Copyright © 2019 Albuquerque Journal
A bid to build a residential subdivision above the Oxbow wetlands on Albuquerque’s West Side has opponents lining up to decry the potential impact on everything from public enjoyment to the New Mexico meadow jumping mouse.
It now also has sparked a feisty exchange between the developer and Mayor Tim Keller’s administration.
Keller recently invited the landowner to discuss trading the parcel at the end of Namaste Road NW to the city’s Open Space Division in exchange for other publicly owned land to ensure its preservation. He wrote that the site – known to many as the Poole property – has “significant natural and cultural resource values.”
But the developer’s sharply written response suggested that the mayor’s attempted intervention was “misplaced, inappropriate, cowardly” and undermined the city’s development rules and planning staff recommendations.
The administration calls those allegations “absurd” and characterized parts of the letter as “disrespectful.”
Gamma Development’s proposal includes building 76 single-family homes on 23 acres on a bluff above the Rio Grande. The land – previously owned by the late philanthropist and environmentalist Suzanne Poole – was sold to the Daniels family.
Keller wrote Kevin Daniels on Feb. 28, proposing he meet with the city on possible preservation options.
“It’s my understanding that as the owner of this private property, it is your choice what to do with the land,” Keller wrote. “It is my hope, as mayor of this great city, that these values can be protected for the benefit of the public, while respecting the private property rights of the owners.”
But Gamma’s Brian McCarthy wrote Keller back on March 5 saying the land is not for sale.
Gamma is presently under contract to buy it from the Daniels family, which had never previously fielded inquiries from the city or any other organization looking to buy or trade for the land, according to McCarthy’s letter.
McCarthy also co-owns Abrazo Homes.
He told Keller that Gamma already has invested more than $300,000 in the project – a project the city’s own planning department has determined meets the standards in the Integrated Development Ordinance passed by City Council in 2017. Albuquerque planning staff has recommended that the Environmental Planning Commission approve the Overlook at Oxbow site plan with conditions when it hears the case today.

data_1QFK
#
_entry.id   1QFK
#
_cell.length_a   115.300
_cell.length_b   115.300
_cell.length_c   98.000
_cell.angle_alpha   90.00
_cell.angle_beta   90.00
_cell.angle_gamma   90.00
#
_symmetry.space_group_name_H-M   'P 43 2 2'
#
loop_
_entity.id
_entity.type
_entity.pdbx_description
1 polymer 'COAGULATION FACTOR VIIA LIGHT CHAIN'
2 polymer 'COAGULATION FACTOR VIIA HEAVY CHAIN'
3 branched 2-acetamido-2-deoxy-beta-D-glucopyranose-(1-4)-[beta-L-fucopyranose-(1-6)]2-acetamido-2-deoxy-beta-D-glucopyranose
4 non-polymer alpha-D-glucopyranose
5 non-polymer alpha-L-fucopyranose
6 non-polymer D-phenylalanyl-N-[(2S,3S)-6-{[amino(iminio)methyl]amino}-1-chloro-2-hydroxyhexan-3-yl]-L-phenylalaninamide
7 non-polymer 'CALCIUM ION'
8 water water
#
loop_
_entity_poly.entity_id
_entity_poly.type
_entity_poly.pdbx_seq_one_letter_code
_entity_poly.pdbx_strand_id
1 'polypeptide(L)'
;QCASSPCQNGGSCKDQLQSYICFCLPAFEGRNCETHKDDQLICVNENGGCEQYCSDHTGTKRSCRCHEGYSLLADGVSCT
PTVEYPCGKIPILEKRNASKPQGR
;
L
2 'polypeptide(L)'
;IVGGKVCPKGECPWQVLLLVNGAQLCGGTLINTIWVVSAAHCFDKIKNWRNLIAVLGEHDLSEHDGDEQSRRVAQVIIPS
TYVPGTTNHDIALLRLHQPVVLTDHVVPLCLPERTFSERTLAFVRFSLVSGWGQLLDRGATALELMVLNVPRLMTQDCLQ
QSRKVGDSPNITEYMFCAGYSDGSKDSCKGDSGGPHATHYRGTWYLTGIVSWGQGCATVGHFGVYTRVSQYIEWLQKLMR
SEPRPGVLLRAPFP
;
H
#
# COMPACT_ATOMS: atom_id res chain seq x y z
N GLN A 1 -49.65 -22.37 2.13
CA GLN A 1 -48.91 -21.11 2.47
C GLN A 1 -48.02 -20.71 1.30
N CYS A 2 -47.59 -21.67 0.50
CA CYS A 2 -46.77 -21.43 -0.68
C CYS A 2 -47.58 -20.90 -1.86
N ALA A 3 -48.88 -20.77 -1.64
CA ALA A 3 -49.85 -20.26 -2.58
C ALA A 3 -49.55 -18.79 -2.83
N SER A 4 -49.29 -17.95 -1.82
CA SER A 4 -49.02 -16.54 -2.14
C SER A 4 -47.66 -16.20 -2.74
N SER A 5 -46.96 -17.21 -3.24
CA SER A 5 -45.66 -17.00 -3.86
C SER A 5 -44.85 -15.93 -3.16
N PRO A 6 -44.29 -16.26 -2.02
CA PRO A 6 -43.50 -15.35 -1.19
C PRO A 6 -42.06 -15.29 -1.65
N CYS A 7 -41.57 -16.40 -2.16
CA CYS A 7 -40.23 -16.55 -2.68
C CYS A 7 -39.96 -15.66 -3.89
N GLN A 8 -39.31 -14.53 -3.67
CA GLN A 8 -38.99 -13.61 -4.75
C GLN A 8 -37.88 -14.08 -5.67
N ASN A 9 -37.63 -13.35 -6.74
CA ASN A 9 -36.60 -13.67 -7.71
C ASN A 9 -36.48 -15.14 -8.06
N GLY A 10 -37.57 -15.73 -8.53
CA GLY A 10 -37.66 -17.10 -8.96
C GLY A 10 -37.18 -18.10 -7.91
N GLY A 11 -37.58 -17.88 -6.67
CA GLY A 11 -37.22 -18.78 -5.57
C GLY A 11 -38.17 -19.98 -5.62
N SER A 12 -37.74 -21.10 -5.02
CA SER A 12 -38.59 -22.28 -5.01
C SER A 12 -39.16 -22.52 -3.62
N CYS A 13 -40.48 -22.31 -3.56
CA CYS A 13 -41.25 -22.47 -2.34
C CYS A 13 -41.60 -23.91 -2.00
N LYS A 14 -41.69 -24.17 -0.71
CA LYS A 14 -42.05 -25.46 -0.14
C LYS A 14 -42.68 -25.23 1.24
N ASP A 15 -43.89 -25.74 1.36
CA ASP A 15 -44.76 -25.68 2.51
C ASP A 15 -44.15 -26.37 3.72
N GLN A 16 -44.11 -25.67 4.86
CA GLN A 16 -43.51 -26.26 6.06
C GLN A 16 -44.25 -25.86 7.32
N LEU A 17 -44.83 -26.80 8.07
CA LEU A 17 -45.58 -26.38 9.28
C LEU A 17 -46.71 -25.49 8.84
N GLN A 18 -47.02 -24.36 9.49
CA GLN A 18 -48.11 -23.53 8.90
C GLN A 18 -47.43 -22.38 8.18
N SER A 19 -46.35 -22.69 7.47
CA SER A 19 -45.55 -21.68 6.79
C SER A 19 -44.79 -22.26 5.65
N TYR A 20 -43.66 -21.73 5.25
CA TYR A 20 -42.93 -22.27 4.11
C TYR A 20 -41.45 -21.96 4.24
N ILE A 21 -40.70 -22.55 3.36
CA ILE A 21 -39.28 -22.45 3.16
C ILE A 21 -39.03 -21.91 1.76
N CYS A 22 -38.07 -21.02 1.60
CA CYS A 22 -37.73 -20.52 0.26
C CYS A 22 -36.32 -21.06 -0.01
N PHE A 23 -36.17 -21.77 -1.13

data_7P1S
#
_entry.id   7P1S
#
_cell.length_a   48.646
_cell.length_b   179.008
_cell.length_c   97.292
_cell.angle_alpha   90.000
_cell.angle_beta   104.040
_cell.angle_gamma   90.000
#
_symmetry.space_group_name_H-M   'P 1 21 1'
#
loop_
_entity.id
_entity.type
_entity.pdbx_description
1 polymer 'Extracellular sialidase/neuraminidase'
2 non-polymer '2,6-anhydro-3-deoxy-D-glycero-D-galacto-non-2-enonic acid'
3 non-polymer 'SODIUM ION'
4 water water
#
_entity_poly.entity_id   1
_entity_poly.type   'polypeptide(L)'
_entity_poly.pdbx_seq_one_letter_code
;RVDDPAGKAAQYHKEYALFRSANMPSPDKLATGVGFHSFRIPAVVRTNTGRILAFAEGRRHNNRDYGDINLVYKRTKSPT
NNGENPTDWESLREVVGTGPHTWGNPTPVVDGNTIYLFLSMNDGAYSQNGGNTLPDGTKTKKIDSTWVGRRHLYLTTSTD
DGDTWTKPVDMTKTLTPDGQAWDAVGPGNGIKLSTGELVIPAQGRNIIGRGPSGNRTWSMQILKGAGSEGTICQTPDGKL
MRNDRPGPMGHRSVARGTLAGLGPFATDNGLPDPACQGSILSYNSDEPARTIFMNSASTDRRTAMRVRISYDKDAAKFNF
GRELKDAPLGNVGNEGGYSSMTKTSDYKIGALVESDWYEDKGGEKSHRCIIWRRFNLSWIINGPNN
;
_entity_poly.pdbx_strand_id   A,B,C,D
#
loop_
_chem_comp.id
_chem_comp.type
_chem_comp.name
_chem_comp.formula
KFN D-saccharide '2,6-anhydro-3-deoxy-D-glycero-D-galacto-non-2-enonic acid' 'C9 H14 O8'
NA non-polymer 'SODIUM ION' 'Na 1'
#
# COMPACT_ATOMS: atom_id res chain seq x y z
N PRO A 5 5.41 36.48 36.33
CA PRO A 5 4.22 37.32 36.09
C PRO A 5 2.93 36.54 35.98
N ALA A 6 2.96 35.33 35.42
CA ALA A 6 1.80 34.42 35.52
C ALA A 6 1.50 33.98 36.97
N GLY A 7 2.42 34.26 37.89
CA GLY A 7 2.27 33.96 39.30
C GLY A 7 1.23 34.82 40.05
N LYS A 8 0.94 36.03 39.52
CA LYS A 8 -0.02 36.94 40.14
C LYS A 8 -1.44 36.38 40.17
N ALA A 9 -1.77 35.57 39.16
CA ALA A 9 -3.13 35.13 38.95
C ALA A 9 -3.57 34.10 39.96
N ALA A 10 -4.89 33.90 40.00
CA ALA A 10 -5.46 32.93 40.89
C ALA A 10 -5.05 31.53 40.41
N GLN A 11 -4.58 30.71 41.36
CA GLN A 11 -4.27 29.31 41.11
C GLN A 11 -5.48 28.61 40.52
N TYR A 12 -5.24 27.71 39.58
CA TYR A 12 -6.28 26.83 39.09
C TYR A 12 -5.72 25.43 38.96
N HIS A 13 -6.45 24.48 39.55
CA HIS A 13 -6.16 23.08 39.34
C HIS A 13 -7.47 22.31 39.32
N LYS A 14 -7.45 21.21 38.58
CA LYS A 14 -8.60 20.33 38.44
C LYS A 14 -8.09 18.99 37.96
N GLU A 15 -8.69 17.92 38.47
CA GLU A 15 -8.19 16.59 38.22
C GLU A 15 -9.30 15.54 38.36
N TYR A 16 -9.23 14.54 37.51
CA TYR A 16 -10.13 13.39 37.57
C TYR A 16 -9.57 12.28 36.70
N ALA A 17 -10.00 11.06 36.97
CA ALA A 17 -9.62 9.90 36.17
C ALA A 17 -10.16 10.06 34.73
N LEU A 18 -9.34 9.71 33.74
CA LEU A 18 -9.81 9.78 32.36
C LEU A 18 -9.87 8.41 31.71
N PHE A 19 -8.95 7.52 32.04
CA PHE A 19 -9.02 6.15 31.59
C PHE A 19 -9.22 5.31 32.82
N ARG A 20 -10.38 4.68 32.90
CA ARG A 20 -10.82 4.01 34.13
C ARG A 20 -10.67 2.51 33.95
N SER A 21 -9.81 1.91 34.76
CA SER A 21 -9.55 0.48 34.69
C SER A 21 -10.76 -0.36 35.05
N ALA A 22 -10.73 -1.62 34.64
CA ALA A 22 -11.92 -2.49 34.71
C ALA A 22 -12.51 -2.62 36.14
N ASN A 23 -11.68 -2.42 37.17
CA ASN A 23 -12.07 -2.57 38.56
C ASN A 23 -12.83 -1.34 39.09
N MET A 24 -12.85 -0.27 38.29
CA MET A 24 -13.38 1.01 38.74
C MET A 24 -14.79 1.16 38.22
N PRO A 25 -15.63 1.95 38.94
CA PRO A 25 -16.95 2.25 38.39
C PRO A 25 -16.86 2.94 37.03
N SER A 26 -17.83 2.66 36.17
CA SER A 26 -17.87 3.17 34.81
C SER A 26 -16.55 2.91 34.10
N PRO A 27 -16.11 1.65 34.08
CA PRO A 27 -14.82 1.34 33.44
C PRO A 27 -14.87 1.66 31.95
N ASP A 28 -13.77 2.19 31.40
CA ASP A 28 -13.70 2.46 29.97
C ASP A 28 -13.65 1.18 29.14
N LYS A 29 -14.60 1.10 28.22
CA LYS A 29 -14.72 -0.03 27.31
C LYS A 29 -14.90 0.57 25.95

“Pandering to the opponents and brokering an acquisition or ‘exchange’ of this site would do nothing more than fuel the NIMBY-ism that the IDO sought to impartially regulate and control,” McCarthy wrote.
He said the mayor’s letter may “constitute an attempt to ‘take’ the property without due process and at least show a contempt of the process” outlined in city policy.
McCarthy declined to comment until after the EPC hearing.
The city disputes McCarthy’s contentions.
City attorney Esteban Aguilar Jr. wrote McCarthy’s attorney on Monday, denying that Keller’s original letter interfered with the administrative development process or undermined city ordinance or city staffers’ performance.
“Nothing in the IDO or any other law prohibits open discussion about the possibilities for public-private collaboration, which was all that the mayor’s letter was,” Aguilar’s letter said.
He wrote that Keller’s invitation to discuss possible preservation aligns with the IDO’s purposes, which include a connected system of open spaces that promote outdoor activity and to “encourage conservation and efficient use of water and other natural resources.”
But given the developer’s lack of interest in speaking with the mayor, Aguilar wrote, the city considers “the offer of a conversation to be closed.”
Aguilar also wrote that his letter “graciously disregards the disrespectful and problematic content of Mr. McCarthy’s missive because that rhetoric should not be dignified with a response.”
Neighbors, environmental groups and other citizens have raised objections to the project, including Susan Chaudoir, a West Side resident and post-doctoral researcher helping lead an effort to preserve the site. She said the plan to replace the Poole property’s two existing residences with 76 single-family homes “doesn’t live up to the specialness of that space,” noting that the property sits above the wetlands, next to the city’s Oxbow Major Public Open Space and across the river from the Rio Grande Nature Center State Park.
“I think it goes beyond private ownership and people claiming a private owner has a right to do what he wants,” Chaudoir said. “This isn’t simplistic; this is major and you’re going beyond the private and into commercial.
“Once you turn it over to a commercial developer, I think that’s a very different scenario, and I think that there is an obligation we have socially to each other regarding signature spaces.”
She is among those whose comments are included in the planning department’s most recent 139-page report to the EPC.
Opponents have inundated the city’s planning department.
In a Dec. 10, 2018, letter to the EPC, the Rio Grande Chapter of the Sierra Club raised concerns about birds and wildlife in the Oxbow wetlands since the development “did not appear to have an adequate setback” to avoid disturbing them.
“The Oxbow is now one of the few remaining wetlands in the middle valley, and its preservation and protection is thus critical,” the group said.
About 55 individuals and organizations wrote dissenting letters – one that included a 32-name petition – before a scheduled EPC hearing last December. Another 131 people sent a form letter objecting to the project, according to a city report.
“Many of the letters express opposition, but do not explain how the submittal does not address or meet applicable IDO regulations,” the report said.
The department has continued to receive negative feedback since then, and no comments in support, the report says.